What the heck is going on with Wisconsin public education?
What is the Wisconsin Legislature trying to do to public education in Republican Gov. Scott Walker’s state?
State Superintendent Tony Evers has gone on record accusing lawmakers of moving toward new legislation “that erodes the basic foundation of Wisconsin’s public school system.” How? By legislature efforts that include refusing to spend more money on public education for the first time in more than 20 years while while giving millions of dollars more to expand a private voucher program, slashing higher education funding, and weakening licensing rules for teachers.
It's been a tumultuous year for faculty members within the University of Wisconsin System, from threats to the Wisconsin Idea to a proposed $300 million budget cut to Governor Scott Walker's suggestion that professors do more work to compensate for the slash.
But many professors and other observers said the roller coaster hit a new low Friday afternoon when the state Legislature's powerful Joint Finance Committee approved, by a vote of 12-4, the elimination of tenure from state statute, along with adding new limits to the faculty role in shared governance and procedures for eliminating faculty members in good standing outside of financial exigency.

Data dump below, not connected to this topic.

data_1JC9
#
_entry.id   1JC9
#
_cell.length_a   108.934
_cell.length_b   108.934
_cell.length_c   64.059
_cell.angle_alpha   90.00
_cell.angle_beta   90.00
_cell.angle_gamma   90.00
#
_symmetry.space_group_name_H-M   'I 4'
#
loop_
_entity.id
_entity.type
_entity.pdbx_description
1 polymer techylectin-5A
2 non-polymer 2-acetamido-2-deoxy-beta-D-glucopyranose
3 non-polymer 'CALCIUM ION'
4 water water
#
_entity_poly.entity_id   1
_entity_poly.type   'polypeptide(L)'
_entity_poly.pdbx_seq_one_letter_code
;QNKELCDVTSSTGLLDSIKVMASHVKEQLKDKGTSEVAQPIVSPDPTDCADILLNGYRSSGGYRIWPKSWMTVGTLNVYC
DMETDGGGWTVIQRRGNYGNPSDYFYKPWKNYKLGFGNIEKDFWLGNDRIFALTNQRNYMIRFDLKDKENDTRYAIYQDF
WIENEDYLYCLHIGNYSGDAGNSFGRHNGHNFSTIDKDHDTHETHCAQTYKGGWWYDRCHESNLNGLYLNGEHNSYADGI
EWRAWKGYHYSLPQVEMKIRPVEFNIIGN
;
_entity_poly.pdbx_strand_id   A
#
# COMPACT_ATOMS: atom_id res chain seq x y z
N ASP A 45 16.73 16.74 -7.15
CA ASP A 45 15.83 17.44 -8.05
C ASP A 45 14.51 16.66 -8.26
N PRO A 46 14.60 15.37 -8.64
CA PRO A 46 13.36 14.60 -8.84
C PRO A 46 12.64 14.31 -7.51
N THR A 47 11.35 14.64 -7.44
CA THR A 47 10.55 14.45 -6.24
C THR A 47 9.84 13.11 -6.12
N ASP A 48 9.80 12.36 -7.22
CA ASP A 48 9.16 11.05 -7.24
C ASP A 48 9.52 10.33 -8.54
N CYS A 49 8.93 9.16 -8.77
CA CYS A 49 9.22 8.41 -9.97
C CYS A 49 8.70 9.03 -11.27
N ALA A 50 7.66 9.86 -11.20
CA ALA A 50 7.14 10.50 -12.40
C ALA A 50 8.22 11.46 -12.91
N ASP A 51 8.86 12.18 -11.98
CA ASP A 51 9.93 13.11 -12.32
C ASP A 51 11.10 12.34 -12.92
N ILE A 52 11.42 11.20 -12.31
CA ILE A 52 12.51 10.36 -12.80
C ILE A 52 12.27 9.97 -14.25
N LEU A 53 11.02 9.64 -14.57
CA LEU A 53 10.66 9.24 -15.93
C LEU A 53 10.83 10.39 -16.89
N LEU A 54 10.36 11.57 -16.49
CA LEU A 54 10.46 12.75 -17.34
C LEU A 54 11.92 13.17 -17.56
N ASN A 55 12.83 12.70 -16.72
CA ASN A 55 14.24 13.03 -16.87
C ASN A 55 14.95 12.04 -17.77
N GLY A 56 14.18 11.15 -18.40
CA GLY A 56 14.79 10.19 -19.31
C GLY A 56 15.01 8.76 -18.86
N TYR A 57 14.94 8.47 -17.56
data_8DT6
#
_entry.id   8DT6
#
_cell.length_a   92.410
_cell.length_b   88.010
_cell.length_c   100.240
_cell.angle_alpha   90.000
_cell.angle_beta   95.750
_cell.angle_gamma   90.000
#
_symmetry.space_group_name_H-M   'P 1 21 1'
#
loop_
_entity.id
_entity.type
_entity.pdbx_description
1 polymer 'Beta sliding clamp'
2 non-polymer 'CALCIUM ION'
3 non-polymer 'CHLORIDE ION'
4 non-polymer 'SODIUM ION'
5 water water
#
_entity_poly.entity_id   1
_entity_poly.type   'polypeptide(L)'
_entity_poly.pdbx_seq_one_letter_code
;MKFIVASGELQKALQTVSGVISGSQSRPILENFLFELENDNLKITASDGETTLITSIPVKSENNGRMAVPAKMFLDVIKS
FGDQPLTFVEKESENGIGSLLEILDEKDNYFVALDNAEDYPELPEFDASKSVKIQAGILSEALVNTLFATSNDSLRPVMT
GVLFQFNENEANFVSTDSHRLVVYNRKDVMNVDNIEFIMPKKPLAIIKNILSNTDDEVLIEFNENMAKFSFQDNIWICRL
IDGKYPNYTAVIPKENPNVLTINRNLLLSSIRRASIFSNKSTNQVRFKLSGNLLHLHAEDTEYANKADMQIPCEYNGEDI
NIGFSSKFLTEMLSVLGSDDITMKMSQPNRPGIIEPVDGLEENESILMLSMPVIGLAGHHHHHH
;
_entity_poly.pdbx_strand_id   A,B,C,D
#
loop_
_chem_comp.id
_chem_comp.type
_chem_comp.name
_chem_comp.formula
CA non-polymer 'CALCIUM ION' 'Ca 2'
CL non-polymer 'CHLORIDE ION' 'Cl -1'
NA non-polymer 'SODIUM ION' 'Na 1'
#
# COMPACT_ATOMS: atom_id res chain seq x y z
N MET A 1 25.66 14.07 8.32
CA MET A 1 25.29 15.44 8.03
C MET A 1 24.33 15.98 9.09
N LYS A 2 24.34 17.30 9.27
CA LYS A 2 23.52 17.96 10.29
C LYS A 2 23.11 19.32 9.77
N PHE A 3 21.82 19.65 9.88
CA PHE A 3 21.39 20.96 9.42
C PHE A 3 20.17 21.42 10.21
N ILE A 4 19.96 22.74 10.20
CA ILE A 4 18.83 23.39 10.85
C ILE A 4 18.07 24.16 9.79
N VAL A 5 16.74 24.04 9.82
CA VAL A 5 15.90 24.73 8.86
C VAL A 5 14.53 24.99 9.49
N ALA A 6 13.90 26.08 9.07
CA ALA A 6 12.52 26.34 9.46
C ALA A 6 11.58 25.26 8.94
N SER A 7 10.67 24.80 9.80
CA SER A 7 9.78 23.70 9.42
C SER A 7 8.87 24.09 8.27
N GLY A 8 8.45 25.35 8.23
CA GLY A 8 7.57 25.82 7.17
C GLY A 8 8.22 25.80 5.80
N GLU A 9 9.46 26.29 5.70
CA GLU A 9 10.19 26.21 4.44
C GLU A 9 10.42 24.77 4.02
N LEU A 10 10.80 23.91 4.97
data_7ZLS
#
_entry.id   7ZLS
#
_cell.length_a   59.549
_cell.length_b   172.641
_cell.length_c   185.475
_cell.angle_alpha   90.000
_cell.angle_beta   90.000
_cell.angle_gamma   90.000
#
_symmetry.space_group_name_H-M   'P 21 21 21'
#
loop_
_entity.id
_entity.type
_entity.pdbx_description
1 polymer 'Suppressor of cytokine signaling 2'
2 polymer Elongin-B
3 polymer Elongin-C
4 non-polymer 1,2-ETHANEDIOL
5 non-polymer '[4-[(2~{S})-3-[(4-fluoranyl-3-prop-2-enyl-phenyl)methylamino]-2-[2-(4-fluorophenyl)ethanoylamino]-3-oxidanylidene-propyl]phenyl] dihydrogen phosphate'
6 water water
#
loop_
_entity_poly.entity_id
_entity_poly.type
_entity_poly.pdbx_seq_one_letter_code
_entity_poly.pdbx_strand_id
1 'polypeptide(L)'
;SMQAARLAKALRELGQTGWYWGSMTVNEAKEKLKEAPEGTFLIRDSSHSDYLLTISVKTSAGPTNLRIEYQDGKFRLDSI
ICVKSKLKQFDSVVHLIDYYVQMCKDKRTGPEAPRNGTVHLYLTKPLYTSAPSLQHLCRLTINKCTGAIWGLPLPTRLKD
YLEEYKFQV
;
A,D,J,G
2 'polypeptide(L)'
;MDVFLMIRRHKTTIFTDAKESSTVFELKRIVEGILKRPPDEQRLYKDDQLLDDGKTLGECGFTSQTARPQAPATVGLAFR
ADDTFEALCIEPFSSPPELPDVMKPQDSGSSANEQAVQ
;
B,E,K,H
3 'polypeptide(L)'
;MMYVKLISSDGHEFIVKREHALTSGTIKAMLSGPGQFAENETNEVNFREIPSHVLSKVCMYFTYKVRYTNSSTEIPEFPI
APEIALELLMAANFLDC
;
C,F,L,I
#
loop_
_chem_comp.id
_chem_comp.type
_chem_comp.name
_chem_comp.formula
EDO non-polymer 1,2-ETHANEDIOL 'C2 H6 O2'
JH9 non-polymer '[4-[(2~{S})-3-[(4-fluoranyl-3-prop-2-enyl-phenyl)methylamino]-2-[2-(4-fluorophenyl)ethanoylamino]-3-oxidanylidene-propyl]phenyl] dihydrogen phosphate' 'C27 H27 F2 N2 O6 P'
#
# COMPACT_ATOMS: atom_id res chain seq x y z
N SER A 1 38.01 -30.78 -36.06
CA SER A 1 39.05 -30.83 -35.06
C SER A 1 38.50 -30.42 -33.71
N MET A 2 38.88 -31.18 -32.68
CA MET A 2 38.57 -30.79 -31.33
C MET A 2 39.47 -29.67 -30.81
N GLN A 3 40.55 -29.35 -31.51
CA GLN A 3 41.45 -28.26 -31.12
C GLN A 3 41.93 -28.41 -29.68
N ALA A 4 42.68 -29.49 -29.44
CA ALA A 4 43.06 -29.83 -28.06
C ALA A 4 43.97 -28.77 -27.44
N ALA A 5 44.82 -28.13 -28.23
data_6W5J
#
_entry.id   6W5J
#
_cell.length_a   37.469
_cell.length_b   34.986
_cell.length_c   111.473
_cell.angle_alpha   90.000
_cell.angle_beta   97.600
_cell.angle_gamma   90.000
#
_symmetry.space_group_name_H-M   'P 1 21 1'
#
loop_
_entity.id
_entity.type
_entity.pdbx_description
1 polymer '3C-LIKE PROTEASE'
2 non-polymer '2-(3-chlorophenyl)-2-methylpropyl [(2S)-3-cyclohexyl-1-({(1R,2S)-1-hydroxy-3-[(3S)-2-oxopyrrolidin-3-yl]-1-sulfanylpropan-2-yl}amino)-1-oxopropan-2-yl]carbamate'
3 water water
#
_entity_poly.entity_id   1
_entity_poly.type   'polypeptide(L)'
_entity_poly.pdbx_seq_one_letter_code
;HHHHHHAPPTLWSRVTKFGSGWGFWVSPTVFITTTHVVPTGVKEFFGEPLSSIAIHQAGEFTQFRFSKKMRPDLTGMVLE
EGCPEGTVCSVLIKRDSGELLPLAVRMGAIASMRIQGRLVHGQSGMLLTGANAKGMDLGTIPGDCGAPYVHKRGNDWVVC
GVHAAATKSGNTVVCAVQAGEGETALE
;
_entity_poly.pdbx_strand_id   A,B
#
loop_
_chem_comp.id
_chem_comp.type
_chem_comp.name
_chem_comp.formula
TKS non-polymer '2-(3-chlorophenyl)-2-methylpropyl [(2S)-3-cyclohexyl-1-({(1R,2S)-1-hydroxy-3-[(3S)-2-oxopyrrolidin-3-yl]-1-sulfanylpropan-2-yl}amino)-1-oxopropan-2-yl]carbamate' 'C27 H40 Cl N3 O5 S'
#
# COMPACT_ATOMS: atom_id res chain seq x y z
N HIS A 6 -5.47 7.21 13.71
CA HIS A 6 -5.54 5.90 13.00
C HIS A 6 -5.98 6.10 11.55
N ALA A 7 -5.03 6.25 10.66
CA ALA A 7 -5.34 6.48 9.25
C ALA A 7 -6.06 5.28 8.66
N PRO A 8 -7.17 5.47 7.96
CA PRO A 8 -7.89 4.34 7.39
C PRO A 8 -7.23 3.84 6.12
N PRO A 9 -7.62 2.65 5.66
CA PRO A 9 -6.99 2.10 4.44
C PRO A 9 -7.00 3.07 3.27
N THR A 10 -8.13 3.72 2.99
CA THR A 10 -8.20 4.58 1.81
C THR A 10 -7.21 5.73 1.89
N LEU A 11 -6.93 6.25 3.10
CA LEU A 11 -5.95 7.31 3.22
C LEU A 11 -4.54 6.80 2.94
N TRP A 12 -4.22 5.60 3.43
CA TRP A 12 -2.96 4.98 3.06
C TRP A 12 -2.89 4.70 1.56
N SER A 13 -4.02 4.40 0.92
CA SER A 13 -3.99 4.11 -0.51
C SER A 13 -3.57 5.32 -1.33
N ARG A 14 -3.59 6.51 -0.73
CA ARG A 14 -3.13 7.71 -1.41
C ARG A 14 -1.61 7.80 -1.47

As a professor at Milwaukee Area Technical College, I know firsthand how access to a high-quality higher education can make a difference in the lives of students. And I’ve also seen how the now-defunct Corinthian Colleges exploited that hope to burden tens of thousands of students with crushing debt, credits that don’t transfer and nothing to show for it but broken dreams.
When Everest College, part of Corinthian, opened across the street from MATC in October 2010, I didn’t know much about it. By the time that campus closed less than two years later, I knew plenty.
Everest charged much higher tuition and fees than MATC—four times as much for an associate degree in accounting, for example. Yet while 86 percent of MATC graduates are either working in their field or continuing their education within six months of graduation, the Everest Milwaukee campus had a job placement rate of less than 6 percent.